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Eviction from registered social landlord property

Housing associations and housing co-ops have to follow specific legal procedures to evict tenants. This is the same eviction procedure that councils must follow. There are different eviction procedures for some housing associations that are run as private businesses. Check with your landlord and get advice if you're not sure what kind of tenancy you have.

Tenants of registered social landlords

If you rent from a housing association or housing co-operative that is registered with the Scottish Housing Regulator, you will have the same rights as someone who is renting from the council. These landlords are called registered social landlords (RSLs). Go to the section on eviction from council accommodation to find out how the eviction process works for registered social landlords' tenants.

Tenants of private sector housing associations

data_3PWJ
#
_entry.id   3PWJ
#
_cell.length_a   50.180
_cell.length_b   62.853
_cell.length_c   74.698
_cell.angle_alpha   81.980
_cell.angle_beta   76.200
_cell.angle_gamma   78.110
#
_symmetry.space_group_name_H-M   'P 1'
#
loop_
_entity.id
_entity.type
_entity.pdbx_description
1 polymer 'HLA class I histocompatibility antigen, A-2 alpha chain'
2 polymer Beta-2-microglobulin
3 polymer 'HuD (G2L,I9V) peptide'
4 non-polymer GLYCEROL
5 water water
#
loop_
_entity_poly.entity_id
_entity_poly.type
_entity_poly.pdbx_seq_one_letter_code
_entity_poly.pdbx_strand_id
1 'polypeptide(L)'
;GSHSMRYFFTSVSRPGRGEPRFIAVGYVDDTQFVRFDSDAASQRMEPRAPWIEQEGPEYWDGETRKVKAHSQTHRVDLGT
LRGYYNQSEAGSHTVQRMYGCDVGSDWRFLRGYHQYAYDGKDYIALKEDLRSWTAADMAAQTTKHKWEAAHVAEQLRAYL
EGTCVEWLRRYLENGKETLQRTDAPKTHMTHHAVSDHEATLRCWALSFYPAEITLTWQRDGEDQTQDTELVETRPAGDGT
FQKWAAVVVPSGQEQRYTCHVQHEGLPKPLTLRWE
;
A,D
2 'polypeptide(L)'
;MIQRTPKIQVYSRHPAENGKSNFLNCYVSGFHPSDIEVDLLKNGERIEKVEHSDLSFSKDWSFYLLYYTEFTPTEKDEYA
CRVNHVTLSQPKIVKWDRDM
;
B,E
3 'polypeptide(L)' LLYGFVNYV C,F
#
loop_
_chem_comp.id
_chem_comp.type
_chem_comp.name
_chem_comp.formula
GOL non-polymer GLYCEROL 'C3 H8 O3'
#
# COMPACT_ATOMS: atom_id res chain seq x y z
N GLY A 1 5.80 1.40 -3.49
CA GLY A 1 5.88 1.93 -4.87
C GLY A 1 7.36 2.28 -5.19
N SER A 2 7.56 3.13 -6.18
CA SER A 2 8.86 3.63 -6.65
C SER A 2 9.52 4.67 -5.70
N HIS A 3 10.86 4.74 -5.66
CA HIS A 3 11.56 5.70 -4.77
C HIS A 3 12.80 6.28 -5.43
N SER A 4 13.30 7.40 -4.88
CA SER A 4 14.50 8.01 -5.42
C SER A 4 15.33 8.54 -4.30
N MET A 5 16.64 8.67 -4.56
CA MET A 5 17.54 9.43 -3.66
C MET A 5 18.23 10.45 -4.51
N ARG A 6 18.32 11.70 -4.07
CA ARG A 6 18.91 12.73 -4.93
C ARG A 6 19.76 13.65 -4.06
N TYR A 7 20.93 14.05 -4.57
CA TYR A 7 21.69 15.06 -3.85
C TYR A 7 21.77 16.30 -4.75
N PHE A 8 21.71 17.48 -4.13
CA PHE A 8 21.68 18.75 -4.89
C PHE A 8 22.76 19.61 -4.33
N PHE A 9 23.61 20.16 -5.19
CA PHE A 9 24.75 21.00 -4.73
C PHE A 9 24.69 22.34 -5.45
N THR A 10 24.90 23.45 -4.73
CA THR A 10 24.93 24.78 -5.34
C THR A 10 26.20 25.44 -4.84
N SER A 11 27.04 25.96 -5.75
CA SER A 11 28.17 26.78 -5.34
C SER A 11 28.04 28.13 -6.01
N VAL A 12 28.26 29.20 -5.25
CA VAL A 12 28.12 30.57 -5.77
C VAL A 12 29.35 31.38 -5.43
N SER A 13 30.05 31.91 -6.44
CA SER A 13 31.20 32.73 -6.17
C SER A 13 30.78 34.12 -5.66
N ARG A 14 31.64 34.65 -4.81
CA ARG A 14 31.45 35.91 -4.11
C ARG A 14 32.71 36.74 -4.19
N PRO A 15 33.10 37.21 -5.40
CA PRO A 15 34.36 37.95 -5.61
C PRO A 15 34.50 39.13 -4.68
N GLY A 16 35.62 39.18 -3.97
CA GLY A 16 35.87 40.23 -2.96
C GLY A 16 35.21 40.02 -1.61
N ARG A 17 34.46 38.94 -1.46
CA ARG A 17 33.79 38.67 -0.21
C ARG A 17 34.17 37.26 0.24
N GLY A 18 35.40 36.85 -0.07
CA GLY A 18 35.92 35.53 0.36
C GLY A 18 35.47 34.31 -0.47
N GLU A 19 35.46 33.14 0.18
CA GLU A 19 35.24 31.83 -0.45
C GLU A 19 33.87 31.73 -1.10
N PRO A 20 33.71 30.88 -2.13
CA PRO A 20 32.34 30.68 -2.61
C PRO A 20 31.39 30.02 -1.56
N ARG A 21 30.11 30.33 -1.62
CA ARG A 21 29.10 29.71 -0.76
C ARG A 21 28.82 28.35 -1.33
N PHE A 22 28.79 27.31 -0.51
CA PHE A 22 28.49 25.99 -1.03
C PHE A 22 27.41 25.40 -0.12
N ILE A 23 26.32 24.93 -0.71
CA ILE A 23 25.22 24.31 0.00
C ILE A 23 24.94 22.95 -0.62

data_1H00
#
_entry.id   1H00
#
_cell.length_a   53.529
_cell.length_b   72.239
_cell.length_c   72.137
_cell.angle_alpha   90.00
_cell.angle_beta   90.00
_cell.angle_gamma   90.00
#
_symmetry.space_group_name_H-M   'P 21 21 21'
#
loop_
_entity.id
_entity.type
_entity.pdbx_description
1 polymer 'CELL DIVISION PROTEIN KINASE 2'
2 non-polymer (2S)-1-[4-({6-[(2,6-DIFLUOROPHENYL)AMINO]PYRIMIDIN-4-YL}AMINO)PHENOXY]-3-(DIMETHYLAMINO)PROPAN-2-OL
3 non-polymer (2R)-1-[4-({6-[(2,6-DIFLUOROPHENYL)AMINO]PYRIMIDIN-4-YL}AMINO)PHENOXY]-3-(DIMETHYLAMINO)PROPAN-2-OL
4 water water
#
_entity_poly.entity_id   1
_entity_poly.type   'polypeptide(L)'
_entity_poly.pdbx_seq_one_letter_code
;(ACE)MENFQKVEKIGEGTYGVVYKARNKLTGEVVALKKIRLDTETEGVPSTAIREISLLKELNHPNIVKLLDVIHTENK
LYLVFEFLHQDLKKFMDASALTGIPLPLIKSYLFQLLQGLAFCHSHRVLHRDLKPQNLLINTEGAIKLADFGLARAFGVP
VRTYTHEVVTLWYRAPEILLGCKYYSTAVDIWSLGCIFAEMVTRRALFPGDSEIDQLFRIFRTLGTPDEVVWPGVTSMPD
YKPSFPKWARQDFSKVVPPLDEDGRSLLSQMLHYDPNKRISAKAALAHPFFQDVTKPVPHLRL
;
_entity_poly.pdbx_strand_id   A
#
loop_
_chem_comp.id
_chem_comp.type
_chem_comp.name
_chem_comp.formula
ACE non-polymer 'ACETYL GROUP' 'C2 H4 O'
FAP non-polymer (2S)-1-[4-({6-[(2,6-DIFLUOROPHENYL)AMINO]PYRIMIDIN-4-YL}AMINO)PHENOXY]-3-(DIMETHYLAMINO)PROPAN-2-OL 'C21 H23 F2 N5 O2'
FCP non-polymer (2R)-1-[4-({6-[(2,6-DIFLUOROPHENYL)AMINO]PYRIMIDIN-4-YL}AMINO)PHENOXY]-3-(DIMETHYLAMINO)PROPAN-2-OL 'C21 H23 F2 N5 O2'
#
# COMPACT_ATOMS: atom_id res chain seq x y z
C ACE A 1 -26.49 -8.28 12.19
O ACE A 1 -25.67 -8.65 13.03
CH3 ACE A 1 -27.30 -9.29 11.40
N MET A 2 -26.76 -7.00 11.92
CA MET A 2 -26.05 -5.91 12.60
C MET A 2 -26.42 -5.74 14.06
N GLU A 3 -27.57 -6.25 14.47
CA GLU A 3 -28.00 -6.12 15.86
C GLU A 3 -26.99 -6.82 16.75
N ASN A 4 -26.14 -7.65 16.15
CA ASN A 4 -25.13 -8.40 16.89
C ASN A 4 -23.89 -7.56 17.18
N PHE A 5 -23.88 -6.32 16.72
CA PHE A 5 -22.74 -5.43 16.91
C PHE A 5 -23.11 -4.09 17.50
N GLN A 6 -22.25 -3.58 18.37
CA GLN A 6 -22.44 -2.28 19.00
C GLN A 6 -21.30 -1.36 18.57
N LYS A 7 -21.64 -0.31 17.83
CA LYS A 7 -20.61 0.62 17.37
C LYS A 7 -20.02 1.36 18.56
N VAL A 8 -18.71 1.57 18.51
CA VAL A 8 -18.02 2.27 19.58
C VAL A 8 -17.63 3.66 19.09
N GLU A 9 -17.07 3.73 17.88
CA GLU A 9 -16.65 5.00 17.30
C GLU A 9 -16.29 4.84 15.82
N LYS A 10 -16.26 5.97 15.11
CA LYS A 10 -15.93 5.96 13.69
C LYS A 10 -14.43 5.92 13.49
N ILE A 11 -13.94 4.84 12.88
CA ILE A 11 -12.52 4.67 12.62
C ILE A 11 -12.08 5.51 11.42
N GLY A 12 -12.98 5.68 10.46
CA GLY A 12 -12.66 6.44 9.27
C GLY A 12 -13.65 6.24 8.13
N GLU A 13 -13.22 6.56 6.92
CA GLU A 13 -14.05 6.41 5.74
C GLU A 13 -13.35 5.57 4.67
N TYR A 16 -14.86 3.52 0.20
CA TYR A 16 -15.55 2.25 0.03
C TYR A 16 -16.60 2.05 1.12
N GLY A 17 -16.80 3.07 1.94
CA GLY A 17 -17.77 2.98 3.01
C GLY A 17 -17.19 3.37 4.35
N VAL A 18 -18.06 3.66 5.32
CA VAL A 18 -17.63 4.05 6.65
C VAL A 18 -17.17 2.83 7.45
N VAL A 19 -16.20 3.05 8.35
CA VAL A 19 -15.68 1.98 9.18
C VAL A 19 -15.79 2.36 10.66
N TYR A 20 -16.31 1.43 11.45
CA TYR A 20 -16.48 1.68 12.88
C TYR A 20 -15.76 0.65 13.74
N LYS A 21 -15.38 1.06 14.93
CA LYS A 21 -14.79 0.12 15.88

Some housing associations are run as businesses, and are not registered with the Scottish Housing Regulator (SHR). In this case, your landlord will need to follow the eviction procedures for a private tenancy. The Scottish Federation of Housing Associations (SFHA) has a list of registered housing associations. If your housing association is not on the SFHA's list of registered housing associations, it will probably be a private sector housing association.

Getting advice to prevent eviction

If your landlord wants to evict you, you should get advice immediately. The eviction process usually takes a few months, and whatever stage of the process you're at, it's always worth getting advice. An adviser may be able to help get the eviction stopped or delayed. If this is not possible they may be able to help you to start finding new accommodation.

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This content applies to Scotland only.
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The important points

  • If you are living in housing association or housing co-operative accommodation, you probably have a short Scottish secure tenancy or a Scottish short assured tenancy.
  • If your landlord is not registered with the Scottish Housing Regulator, you will probably have a private tenancy
  • Your rights and what your landlord has to do to evict you depend on your tenancy type.
  • Your landlord must follow certain legal procedures, give you written notice and have reasons for evicting you. The only situation they would not need to give a reason is if your tenancy is coming to an end.

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